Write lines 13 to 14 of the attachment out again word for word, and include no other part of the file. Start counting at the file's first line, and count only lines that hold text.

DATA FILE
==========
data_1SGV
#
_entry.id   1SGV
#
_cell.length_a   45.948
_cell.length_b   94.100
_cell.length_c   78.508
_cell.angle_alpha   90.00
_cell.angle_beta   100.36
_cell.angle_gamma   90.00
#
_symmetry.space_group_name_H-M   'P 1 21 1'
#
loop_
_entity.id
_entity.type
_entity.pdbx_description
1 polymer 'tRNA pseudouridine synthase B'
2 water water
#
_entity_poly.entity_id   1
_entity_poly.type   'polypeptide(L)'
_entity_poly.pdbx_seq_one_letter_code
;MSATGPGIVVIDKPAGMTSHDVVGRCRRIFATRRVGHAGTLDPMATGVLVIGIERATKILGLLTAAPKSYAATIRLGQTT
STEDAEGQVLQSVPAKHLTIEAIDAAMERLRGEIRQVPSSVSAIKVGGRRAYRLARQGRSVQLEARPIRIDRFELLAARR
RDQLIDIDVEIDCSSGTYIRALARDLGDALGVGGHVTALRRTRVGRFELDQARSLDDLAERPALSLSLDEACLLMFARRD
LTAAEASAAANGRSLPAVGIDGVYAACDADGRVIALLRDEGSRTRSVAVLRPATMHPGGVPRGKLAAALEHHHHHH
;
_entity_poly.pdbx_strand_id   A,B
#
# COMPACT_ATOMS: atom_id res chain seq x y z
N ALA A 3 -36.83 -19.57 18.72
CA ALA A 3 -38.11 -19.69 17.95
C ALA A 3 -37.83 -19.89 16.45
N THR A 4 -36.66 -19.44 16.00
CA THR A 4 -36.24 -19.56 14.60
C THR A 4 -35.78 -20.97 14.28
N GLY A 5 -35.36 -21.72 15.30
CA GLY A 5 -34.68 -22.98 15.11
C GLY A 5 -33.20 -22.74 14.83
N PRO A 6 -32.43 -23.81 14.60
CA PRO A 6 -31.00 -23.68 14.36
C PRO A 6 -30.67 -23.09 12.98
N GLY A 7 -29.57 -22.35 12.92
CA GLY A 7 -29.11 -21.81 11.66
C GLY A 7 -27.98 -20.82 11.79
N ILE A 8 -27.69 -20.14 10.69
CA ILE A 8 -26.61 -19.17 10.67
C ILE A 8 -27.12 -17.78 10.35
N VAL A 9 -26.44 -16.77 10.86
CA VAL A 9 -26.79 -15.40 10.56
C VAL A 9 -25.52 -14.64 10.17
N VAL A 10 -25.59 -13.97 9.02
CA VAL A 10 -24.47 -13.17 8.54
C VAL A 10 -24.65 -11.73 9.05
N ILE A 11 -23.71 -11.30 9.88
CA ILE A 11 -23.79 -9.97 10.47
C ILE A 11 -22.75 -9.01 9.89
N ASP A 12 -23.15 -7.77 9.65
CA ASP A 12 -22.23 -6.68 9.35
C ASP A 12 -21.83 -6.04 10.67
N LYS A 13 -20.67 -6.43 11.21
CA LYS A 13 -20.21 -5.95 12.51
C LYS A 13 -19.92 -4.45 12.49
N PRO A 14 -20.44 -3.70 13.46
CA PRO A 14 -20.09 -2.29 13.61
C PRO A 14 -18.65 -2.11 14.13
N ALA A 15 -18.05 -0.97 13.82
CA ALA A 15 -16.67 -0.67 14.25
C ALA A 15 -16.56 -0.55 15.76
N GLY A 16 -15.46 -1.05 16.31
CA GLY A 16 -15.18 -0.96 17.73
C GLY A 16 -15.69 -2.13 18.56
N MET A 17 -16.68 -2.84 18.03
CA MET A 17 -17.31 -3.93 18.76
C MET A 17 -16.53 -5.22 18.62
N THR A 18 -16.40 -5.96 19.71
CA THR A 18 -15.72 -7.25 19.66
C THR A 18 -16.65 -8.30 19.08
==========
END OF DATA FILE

#
loop_